Mohamed Morsi, Ousted Egyptian President, Is Sentenced To 20 Years In Prison In First Of Several Verdicts
A court in Egypt on Tuesday sentenced ousted Egyptian President Mohamed Morsi to 20 years in prison for the 2012 killing of protesters while he was in power. The Cairo Criminal Court's decision on Tuesday, the first of three verdicts that are expected, came while Morsi and other defendants stood in a soundproof glass cage inside Egypt's national police academy, the Associated Press reported. While his first trial led to a prison sentence, Morsi could face the death penalty in his other two trials.
The first case comes from the massive protests that took place outside Morsi's presidential palace in December 2012. Morsi had ordered police to disperse the millions who called for him to vacate his seat, but state authorities refused. That's when the Muslim Brotherhood brought in reinforcements, resulting in violent clashes that left 11 people dead. The Muslim Brotherhood has since been banned, and thousands of Morsi supporters have been arrested. Twelve other Brotherhood leaders and supporters were also sentenced to 20 years in prison alongside Morsi.
BBC News reported Morsi also faces several verdicts from two other trials, which include charges of escaping from prison during the 2011 Arab Spring revolutions, committing espionage, conspiring terrorist acts, and endangering national security by leaking confidential state secrets to Qatar news agency Al Jazeera. Those verdicts are set to come in on May 16.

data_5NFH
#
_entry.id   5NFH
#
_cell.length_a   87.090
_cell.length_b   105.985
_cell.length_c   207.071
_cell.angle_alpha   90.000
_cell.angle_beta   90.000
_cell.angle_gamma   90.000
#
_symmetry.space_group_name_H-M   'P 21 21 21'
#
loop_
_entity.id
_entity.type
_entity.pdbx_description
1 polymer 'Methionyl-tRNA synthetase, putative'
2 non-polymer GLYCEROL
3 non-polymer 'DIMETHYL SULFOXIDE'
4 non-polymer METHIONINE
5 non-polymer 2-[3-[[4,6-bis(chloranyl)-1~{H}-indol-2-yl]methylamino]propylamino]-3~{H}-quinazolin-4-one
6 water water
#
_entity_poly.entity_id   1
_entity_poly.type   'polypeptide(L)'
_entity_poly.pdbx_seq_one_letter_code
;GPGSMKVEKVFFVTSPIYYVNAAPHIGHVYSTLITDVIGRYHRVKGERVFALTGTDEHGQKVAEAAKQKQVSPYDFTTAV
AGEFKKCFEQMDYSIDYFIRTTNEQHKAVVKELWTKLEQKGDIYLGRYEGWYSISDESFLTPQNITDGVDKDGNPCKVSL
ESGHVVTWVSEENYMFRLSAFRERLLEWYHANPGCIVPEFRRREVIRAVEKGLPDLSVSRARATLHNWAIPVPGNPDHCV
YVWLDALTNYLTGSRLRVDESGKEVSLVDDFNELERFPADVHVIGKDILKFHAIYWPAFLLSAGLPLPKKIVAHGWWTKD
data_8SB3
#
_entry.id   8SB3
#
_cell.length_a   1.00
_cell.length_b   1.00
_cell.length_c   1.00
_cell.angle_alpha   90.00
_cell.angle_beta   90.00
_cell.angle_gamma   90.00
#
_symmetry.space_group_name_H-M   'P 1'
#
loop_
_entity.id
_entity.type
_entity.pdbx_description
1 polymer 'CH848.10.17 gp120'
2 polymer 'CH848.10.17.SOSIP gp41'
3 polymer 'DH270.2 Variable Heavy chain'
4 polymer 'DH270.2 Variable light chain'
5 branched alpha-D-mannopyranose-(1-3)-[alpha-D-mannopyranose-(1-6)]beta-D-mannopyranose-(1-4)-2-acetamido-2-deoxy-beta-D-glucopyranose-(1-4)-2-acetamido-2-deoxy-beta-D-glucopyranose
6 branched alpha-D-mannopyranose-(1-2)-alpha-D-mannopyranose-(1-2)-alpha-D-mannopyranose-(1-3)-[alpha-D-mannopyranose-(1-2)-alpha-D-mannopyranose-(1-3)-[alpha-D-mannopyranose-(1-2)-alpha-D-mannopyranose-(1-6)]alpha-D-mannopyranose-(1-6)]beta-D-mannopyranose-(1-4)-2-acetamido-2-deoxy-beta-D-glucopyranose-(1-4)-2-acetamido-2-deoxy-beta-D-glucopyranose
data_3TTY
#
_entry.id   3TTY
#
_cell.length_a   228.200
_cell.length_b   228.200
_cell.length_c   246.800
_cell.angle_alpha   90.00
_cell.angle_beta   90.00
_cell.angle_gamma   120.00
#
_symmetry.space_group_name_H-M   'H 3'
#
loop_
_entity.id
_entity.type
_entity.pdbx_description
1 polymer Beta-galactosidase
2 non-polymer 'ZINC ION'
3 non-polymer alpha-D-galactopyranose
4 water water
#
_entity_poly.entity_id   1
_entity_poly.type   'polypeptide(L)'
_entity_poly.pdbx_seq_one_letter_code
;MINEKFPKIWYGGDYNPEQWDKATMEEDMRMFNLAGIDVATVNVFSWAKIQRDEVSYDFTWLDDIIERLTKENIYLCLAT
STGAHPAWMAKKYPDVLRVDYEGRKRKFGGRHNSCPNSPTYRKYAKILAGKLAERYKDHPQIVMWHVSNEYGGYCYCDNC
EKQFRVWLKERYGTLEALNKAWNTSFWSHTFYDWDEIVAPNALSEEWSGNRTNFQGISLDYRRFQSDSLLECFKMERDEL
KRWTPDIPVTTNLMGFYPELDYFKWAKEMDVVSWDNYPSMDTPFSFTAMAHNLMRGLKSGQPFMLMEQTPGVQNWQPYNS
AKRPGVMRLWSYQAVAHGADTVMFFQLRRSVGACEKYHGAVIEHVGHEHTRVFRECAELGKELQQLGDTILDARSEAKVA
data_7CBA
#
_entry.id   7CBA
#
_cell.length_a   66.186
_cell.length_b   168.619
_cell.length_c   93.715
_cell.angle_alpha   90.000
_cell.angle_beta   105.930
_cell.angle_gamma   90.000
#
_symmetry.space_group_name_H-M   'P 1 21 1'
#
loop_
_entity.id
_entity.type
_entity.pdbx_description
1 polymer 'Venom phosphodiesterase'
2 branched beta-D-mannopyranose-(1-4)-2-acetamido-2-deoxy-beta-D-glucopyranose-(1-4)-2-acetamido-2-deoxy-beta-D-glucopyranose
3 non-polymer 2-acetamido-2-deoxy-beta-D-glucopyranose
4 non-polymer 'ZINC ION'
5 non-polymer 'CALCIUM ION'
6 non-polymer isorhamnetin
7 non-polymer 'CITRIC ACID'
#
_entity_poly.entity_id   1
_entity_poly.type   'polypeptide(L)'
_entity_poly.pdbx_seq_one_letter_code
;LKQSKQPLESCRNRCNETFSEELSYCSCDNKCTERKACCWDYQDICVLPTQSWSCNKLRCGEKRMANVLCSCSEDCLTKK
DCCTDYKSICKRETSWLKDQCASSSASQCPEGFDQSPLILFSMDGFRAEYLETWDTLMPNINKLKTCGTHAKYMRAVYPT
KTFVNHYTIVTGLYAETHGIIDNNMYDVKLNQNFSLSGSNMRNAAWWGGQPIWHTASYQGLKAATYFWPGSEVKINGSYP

A member of the Muslim Brotherhood party, Morsi came to power as Egypt's first democratically elected leader after the 2011 Arab Spring revolutions saw the exit of longtime military leader Hosni Mubarak. But his time in power was marked by massive protests, and he was soon deposed. In an effort to eliminate his supporters, the country was thrown into deep throes of political violence. The new government designated the Muslim Brotherhood a terrorist organization, and more than 1,400 people have been killed and thousands of others jailed, according to Agence France-Presse.
After he left Egypt's helm, Morsi disappeared with a number of other Muslim Brotherhood officials. For months, their whereabouts were relatively unknown until Morsi reemerged in court in November 2013. Upon identifying himself to the court, Morsi said, "I am Dr. Mohamed Morsi, and I am the President of the republic."
Egypt has struggled to find peace post-Arab Spring. Morsi's time as president, during which he gave himself unlimited powers, was a disaster, and since the military takeover in 2013, the country has suffered from insurgent attacks. While the Egyptian government accuses the Muslim Brotherhood of being behind the attacks, the group claims it's peaceful. Perhaps the final verdicts will close the Morsi chapter and allow the country to move forward.
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